When the meat is done, add back the onion, garlic and beans. If you have some white wine handy, or some dry cider, add a small glass now, adding lots of flavour. Let it bubble to reduce slightly and burn off the alcohol. Then add a tub of cr√®me fra√ģche and the tomatoes, stirring to mix. Cover and turn down the heat and ¬†let everything come to temperature for about ten minutes. Season with salt and black pepper to taste. Please – do¬†taste! If the tomatoes are a bit bitter, adding just a pinch of sugar will remedy this. At the last-minute add some chopped basil and parsley and serve with plain boiled rice or some steamed fluffy potatoes or indeed some lemony couscous. Enjoy!


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Prosecco Jelly with raspberries or fruit of your choice


Summer delight!

This is possibly the easiest dessert you will ever make, if you discount the overnight chilling time. I had an opened bottle of prosecco from last night, minus one glass, and was wondering what to do with it, other than drinking it for the sake of it – not a good look at breakfast hic! And so here we go,

1 pint / 570mls of liquid (Prosecco in this case)

4 sheets of gelatine (5 if you want a very stiff set)

Berries of your choice

Put the gelatine leaves in a bowl of cold water to cover for five minutes.

Pour the Prosecco into a small saucepan on a gentle heat; you don’t want it to boil. When the five minutes are up, take the gelatine in your hand and squeeze out all the cold water and add it to the saucepan. Stir until completely dissolved – about two minutes. Take off the heat and cool for ten minutes.

Meanwhile, take four 5oz glasses. Fill up with your berries and pour the liquid over. Put into the fridge to chill overnight or until set. Enjoy!

The gelatine leaves I used were from Dr Oetker which you will find in the baking section of all major supermarkets.


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Mascarpone cream tart – A simple desert with the ‘wow factor’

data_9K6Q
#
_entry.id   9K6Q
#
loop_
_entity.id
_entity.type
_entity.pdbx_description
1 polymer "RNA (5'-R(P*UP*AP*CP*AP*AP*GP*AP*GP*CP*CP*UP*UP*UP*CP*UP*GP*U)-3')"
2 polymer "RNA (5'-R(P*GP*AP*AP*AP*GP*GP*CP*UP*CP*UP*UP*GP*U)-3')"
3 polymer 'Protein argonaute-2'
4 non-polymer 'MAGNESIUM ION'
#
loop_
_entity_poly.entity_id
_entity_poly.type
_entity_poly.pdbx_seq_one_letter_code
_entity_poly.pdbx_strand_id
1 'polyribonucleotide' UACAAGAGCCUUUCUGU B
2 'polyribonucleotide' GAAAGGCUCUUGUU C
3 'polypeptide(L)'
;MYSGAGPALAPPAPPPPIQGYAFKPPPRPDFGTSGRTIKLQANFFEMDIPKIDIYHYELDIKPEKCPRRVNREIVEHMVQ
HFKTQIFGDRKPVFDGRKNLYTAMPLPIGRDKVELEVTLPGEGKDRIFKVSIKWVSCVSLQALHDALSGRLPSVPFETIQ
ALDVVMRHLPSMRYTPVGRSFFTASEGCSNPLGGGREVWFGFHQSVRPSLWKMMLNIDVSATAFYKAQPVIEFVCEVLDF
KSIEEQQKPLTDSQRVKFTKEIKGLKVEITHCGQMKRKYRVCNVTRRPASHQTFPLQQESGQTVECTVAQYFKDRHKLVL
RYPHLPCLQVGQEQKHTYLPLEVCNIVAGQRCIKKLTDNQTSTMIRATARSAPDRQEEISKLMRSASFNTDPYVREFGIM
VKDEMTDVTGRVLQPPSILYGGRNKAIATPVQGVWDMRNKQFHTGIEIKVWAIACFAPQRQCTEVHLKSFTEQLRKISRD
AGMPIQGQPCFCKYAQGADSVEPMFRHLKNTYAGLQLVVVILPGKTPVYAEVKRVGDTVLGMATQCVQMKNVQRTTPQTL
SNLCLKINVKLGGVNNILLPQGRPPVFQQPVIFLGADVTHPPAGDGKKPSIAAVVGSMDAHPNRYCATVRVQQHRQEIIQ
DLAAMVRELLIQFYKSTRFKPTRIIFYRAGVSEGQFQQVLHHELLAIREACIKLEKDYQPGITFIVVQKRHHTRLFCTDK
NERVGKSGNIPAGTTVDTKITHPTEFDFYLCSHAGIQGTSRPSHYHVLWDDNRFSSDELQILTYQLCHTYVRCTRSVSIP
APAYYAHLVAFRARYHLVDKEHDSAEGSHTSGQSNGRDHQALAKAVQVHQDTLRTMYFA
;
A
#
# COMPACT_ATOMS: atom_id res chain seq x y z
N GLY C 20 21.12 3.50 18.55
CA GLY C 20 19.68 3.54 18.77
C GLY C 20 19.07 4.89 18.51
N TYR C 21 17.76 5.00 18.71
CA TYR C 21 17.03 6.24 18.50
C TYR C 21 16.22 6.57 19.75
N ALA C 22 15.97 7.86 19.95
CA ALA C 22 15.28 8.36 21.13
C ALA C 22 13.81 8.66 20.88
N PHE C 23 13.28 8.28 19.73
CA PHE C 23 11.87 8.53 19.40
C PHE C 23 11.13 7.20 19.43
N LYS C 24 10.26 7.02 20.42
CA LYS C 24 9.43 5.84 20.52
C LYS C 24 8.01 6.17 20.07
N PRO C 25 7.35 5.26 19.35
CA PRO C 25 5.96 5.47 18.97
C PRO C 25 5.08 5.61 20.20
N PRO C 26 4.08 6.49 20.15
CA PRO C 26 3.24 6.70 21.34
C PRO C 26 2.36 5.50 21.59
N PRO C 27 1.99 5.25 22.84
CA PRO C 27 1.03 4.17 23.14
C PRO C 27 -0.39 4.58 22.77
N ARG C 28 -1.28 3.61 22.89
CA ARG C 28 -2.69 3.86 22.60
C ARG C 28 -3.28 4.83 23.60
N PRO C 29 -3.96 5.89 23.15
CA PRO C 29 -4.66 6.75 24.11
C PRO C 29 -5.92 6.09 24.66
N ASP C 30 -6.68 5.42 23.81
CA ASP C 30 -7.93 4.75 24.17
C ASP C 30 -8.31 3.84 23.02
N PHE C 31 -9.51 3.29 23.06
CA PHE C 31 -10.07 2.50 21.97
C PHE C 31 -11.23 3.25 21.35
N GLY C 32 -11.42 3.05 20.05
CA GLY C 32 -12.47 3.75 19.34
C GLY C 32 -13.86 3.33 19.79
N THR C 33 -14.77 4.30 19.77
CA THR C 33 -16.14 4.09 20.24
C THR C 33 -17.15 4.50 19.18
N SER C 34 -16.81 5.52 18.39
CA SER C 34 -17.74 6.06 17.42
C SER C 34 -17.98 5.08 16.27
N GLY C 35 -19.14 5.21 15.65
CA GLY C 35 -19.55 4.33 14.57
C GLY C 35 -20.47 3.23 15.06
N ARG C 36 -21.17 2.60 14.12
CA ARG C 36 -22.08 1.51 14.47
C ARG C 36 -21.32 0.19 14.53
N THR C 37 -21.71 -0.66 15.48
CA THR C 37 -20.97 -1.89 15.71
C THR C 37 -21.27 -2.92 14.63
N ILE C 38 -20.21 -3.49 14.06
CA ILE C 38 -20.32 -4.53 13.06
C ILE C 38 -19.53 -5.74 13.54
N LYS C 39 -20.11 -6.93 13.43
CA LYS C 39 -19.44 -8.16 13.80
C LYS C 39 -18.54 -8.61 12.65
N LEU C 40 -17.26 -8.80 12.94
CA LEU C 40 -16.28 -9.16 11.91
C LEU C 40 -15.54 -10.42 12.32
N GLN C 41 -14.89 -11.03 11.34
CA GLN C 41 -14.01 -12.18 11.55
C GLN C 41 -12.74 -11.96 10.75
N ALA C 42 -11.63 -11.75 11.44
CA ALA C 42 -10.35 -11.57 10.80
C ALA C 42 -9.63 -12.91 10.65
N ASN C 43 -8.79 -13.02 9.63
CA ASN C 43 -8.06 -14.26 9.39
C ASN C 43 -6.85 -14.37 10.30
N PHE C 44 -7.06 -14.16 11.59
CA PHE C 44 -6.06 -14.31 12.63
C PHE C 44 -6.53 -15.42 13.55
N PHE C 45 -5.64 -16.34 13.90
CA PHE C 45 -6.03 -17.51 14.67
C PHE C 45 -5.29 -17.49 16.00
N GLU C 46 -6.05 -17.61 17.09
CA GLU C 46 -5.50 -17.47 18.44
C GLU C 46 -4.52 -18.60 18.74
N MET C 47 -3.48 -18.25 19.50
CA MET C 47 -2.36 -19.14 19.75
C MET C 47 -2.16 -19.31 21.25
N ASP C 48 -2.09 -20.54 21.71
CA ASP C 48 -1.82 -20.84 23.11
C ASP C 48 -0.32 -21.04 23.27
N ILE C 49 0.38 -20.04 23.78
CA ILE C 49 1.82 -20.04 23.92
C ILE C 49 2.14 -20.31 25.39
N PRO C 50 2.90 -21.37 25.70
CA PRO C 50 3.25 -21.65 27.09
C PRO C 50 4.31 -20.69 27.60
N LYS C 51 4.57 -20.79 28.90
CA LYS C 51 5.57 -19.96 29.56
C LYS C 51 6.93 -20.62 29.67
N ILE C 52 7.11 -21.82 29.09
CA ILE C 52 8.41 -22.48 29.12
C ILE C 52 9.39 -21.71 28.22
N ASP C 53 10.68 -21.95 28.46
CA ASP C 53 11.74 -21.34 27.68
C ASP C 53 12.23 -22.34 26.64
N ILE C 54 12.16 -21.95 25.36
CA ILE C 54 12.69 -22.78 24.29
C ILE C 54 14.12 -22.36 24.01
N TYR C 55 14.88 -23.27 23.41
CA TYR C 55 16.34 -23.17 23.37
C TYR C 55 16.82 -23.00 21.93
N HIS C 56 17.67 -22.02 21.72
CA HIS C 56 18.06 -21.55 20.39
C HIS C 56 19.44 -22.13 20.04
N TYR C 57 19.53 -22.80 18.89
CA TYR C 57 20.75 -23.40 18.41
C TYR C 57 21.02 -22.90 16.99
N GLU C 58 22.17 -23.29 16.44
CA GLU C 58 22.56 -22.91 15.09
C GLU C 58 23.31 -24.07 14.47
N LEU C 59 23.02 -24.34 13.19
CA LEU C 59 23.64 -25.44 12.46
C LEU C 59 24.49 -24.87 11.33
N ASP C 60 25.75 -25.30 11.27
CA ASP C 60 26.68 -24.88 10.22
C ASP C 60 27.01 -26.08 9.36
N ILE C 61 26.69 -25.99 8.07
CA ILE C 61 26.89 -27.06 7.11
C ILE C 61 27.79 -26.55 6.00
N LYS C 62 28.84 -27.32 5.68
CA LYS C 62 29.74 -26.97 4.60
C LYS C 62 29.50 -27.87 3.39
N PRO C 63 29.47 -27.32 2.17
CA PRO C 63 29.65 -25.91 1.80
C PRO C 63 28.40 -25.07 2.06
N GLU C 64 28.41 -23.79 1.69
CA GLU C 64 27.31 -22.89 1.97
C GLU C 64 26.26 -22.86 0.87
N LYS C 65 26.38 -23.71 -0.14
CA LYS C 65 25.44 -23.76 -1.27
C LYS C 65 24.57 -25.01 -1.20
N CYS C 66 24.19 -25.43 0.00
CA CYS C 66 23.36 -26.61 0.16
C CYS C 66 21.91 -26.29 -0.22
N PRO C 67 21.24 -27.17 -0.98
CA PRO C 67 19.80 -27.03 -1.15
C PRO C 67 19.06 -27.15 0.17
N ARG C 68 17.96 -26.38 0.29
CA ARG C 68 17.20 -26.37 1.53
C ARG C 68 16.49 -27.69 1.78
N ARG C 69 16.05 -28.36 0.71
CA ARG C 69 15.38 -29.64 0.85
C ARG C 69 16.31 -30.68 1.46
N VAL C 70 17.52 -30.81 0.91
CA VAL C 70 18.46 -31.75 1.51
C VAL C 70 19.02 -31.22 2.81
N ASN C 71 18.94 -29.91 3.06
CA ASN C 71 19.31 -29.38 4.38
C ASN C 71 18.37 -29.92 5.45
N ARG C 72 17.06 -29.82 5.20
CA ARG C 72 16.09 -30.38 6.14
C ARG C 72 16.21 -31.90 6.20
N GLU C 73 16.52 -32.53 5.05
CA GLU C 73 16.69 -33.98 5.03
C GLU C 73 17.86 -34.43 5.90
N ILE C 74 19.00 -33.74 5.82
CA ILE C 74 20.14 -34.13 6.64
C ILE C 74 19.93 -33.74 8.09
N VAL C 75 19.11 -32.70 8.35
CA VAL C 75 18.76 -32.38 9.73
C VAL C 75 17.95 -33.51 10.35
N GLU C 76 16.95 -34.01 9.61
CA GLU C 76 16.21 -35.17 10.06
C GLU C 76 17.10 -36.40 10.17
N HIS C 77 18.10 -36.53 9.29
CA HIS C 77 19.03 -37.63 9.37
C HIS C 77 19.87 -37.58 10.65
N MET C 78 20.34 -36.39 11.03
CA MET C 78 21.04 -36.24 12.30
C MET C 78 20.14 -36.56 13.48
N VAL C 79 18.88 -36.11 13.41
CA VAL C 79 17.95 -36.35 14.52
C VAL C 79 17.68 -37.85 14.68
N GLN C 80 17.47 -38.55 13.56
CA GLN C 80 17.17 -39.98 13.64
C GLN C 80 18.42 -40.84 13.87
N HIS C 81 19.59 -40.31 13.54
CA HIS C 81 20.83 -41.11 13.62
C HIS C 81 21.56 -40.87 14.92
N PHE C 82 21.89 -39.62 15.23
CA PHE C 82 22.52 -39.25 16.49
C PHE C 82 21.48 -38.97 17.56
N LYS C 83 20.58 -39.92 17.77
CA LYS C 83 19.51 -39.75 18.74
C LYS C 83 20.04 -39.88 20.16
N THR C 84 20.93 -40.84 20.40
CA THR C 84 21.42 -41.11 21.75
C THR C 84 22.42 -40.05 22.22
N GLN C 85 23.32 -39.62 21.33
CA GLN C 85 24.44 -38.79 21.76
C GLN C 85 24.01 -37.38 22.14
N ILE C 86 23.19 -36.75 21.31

This is a desert I devised one day when I needed a top-notch pudd that only required assembling time. I almost always keep an unbaked pastry shell in the freezer which only requires baking and cooling for this tart. Your friends will be so impressed!

This quantity of pastry will be enough for 3/4 bases, depending on the size of your tin. If you don’t want to put a tin in the freezer, you can freeze the pastry divided into portions wrapped well in a freezer bag.

500g plain flour

100g castor sugar

250g butter – hard from fridge

2 large eggs – beaten lightly

Zest of a lemon

A  splash of milk

Into a magimix / foodprocessor put flour, sugar, zest and butter. Mix until it resembles crumbs and then add eggs and milk. Mix until the pastry comes together. Wrap in clingfilm and put in the fridge for and  hour or so. Depending on the size of your tin, take a portion off and roll out to fit, making sure it is well greased. Bake at 180*C/350F for 35 minutes or until golden brown.


Filling (For a 25cm crust)

1 tub of mascarpone cheese

250mls cream

¬Ĺ jar of good quality lemon curd

Icing sugar to taste

Zest of a lemon and lime

Small punnet of rasberries or berry of choice

Spread the lemon curd onto the base of the cooled tart shell. Combine cheese, cream, sugar and mix until you achieve a spreading consistency. Spread neatly over the lemon curd. Then finely grate zest over cream mix and decorate with berries. Stand back and wait for the compliments!

Tip: For those watching their calorie count you can use light mascarpone cheese and Avonmore cooking cream (50% less fat) without affecting the taste. Why should you  miss out on a treat!

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Out of my comfort zone – belly pork

A few years ago I ordered belly of pork at a rather smart restaurant with lots of awards on the wall outside the premises. It was probably the most awful meal I ever had, and that’s saying something. It was nothing more than mouthfuls of pure fat – no meat content whatever. Of course I didn’t complain, as I was clearly intimidated by all those important awards. Sometimes we don’t trust our gut reaction (no pun intended) to something that doesn’t live up to our expectation, like a meal or service. Rather, we put our faith in those we assume to know better than we do about such things.